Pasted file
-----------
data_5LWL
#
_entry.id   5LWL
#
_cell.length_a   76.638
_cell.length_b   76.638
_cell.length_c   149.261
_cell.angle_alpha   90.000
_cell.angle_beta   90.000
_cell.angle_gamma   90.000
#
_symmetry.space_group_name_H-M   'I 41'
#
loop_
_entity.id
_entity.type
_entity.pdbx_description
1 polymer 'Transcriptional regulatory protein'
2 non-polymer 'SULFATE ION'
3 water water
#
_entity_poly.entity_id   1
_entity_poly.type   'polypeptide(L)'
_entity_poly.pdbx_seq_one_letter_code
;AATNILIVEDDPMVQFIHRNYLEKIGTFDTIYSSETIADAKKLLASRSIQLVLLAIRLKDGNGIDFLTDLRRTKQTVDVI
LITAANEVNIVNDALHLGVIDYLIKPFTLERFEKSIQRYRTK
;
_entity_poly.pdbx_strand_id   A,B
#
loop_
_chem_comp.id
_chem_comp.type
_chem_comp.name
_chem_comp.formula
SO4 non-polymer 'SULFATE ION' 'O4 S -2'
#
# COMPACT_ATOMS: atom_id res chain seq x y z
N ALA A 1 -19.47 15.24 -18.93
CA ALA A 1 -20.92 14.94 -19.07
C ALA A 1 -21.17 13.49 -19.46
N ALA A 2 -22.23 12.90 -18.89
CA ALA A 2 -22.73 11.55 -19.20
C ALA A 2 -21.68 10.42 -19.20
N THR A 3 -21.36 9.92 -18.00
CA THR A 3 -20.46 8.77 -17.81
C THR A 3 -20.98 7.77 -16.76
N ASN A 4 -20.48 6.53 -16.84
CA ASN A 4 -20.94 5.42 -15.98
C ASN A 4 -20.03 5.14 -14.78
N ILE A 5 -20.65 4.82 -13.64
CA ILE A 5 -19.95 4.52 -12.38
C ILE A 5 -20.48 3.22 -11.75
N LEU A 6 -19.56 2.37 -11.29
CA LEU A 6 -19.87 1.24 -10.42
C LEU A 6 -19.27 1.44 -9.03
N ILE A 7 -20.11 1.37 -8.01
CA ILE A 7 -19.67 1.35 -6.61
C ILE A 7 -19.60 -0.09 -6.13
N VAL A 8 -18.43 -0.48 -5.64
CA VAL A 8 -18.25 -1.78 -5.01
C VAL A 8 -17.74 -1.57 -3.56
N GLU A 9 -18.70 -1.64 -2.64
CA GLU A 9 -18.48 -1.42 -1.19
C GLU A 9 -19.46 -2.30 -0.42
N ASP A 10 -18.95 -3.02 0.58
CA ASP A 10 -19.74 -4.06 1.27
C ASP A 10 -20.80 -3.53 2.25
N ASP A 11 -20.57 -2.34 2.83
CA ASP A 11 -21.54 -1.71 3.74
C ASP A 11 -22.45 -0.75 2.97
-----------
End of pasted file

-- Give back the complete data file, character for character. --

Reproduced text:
data_5LWL
#
_entry.id   5LWL
#
_cell.length_a   76.638
_cell.length_b   76.638
_cell.length_c   149.261
_cell.angle_alpha   90.000
_cell.angle_beta   90.000
_cell.angle_gamma   90.000
#
_symmetry.space_group_name_H-M   'I 41'
#
loop_
_entity.id
_entity.type
_entity.pdbx_description
1 polymer 'Transcriptional regulatory protein'
2 non-polymer 'SULFATE ION'
3 water water
#
_entity_poly.entity_id   1
_entity_poly.type   'polypeptide(L)'
_entity_poly.pdbx_seq_one_letter_code
;AATNILIVEDDPMVQFIHRNYLEKIGTFDTIYSSETIADAKKLLASRSIQLVLLAIRLKDGNGIDFLTDLRRTKQTVDVI
LITAANEVNIVNDALHLGVIDYLIKPFTLERFEKSIQRYRTK
;
_entity_poly.pdbx_strand_id   A,B
#
loop_
_chem_comp.id
_chem_comp.type
_chem_comp.name
_chem_comp.formula
SO4 non-polymer 'SULFATE ION' 'O4 S -2'
#
# COMPACT_ATOMS: atom_id res chain seq x y z
N ALA A 1 -19.47 15.24 -18.93
CA ALA A 1 -20.92 14.94 -19.07
C ALA A 1 -21.17 13.49 -19.46
N ALA A 2 -22.23 12.90 -18.89
CA ALA A 2 -22.73 11.55 -19.20
C ALA A 2 -21.68 10.42 -19.20
N THR A 3 -21.36 9.92 -18.00
CA THR A 3 -20.46 8.77 -17.81
C THR A 3 -20.98 7.77 -16.76
N ASN A 4 -20.48 6.53 -16.84
CA ASN A 4 -20.94 5.42 -15.98
C ASN A 4 -20.03 5.14 -14.78
N ILE A 5 -20.65 4.82 -13.64
CA ILE A 5 -19.95 4.52 -12.38
C ILE A 5 -20.48 3.22 -11.75
N LEU A 6 -19.56 2.37 -11.29
CA LEU A 6 -19.87 1.24 -10.42
C LEU A 6 -19.27 1.44 -9.03
N ILE A 7 -20.11 1.37 -8.01
CA ILE A 7 -19.67 1.35 -6.61
C ILE A 7 -19.60 -0.09 -6.13
N VAL A 8 -18.43 -0.48 -5.64
CA VAL A 8 -18.25 -1.78 -5.01
C VAL A 8 -17.74 -1.57 -3.56
N GLU A 9 -18.70 -1.64 -2.64
CA GLU A 9 -18.48 -1.42 -1.19
C GLU A 9 -19.46 -2.30 -0.42
N ASP A 10 -18.95 -3.02 0.58
CA ASP A 10 -19.74 -4.06 1.27
C ASP A 10 -20.80 -3.53 2.25
N ASP A 11 -20.57 -2.34 2.83
CA ASP A 11 -21.54 -1.71 3.74
C ASP A 11 -22.45 -0.75 2.97